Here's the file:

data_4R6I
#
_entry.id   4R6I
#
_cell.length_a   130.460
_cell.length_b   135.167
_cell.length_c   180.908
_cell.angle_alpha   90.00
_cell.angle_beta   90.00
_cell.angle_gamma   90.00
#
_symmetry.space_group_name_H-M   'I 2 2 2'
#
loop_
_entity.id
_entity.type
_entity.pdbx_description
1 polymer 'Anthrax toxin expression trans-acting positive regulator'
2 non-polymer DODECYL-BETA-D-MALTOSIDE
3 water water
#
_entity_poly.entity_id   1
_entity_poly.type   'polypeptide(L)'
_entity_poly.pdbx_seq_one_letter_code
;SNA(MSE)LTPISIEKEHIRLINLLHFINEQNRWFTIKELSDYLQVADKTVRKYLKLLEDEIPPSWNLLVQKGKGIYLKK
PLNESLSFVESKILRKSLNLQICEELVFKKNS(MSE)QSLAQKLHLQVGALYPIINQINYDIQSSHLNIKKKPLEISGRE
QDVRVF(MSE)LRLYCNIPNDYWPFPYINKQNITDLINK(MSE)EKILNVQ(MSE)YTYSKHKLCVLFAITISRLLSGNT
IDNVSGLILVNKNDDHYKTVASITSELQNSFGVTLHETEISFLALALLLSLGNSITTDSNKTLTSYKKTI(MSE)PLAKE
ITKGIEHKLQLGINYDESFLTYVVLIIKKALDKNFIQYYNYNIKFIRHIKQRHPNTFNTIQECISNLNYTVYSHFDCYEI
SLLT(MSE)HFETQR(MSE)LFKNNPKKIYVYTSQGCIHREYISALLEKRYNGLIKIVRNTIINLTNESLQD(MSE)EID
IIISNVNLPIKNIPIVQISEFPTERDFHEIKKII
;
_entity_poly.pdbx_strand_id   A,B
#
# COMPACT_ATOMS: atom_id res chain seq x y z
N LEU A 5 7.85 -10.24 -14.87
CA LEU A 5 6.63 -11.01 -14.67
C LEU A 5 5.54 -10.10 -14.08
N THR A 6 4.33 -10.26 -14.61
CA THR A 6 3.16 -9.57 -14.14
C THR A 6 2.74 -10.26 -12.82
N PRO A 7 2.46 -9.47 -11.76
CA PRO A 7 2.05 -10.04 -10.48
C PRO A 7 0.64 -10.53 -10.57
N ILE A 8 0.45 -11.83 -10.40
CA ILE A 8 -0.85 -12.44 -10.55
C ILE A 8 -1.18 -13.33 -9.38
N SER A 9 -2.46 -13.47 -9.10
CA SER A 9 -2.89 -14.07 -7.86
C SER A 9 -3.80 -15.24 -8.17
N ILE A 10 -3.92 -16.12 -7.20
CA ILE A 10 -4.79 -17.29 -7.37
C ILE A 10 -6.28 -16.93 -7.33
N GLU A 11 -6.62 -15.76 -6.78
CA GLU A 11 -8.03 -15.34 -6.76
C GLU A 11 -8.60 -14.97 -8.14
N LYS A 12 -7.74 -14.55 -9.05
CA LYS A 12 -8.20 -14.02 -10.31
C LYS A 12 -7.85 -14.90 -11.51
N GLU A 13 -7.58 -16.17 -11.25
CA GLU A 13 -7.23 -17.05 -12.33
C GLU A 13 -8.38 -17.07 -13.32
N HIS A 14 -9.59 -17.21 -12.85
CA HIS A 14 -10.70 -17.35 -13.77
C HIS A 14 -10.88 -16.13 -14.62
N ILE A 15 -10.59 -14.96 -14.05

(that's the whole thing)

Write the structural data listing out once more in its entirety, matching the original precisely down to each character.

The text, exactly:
data_4R6I
#
_entry.id   4R6I
#
_cell.length_a   130.460
_cell.length_b   135.167
_cell.length_c   180.908
_cell.angle_alpha   90.00
_cell.angle_beta   90.00
_cell.angle_gamma   90.00
#
_symmetry.space_group_name_H-M   'I 2 2 2'
#
loop_
_entity.id
_entity.type
_entity.pdbx_description
1 polymer 'Anthrax toxin expression trans-acting positive regulator'
2 non-polymer DODECYL-BETA-D-MALTOSIDE
3 water water
#
_entity_poly.entity_id   1
_entity_poly.type   'polypeptide(L)'
_entity_poly.pdbx_seq_one_letter_code
;SNA(MSE)LTPISIEKEHIRLINLLHFINEQNRWFTIKELSDYLQVADKTVRKYLKLLEDEIPPSWNLLVQKGKGIYLKK
PLNESLSFVESKILRKSLNLQICEELVFKKNS(MSE)QSLAQKLHLQVGALYPIINQINYDIQSSHLNIKKKPLEISGRE
QDVRVF(MSE)LRLYCNIPNDYWPFPYINKQNITDLINK(MSE)EKILNVQ(MSE)YTYSKHKLCVLFAITISRLLSGNT
IDNVSGLILVNKNDDHYKTVASITSELQNSFGVTLHETEISFLALALLLSLGNSITTDSNKTLTSYKKTI(MSE)PLAKE
ITKGIEHKLQLGINYDESFLTYVVLIIKKALDKNFIQYYNYNIKFIRHIKQRHPNTFNTIQECISNLNYTVYSHFDCYEI
SLLT(MSE)HFETQR(MSE)LFKNNPKKIYVYTSQGCIHREYISALLEKRYNGLIKIVRNTIINLTNESLQD(MSE)EID
IIISNVNLPIKNIPIVQISEFPTERDFHEIKKII
;
_entity_poly.pdbx_strand_id   A,B
#
# COMPACT_ATOMS: atom_id res chain seq x y z
N LEU A 5 7.85 -10.24 -14.87
CA LEU A 5 6.63 -11.01 -14.67
C LEU A 5 5.54 -10.10 -14.08
N THR A 6 4.33 -10.26 -14.61
CA THR A 6 3.16 -9.57 -14.14
C THR A 6 2.74 -10.26 -12.82
N PRO A 7 2.46 -9.47 -11.76
CA PRO A 7 2.05 -10.04 -10.48
C PRO A 7 0.64 -10.53 -10.57
N ILE A 8 0.45 -11.83 -10.40
CA ILE A 8 -0.85 -12.44 -10.55
C ILE A 8 -1.18 -13.33 -9.38
N SER A 9 -2.46 -13.47 -9.10
CA SER A 9 -2.89 -14.07 -7.86
C SER A 9 -3.80 -15.24 -8.17
N ILE A 10 -3.92 -16.12 -7.20
CA ILE A 10 -4.79 -17.29 -7.37
C ILE A 10 -6.28 -16.93 -7.33
N GLU A 11 -6.62 -15.76 -6.78
CA GLU A 11 -8.03 -15.34 -6.76
C GLU A 11 -8.60 -14.97 -8.14
N LYS A 12 -7.74 -14.55 -9.05
CA LYS A 12 -8.20 -14.02 -10.31
C LYS A 12 -7.85 -14.90 -11.51
N GLU A 13 -7.58 -16.17 -11.25
CA GLU A 13 -7.23 -17.05 -12.33
C GLU A 13 -8.38 -17.07 -13.32
N HIS A 14 -9.59 -17.21 -12.85
CA HIS A 14 -10.70 -17.35 -13.77
C HIS A 14 -10.88 -16.13 -14.62
N ILE A 15 -10.59 -14.96 -14.05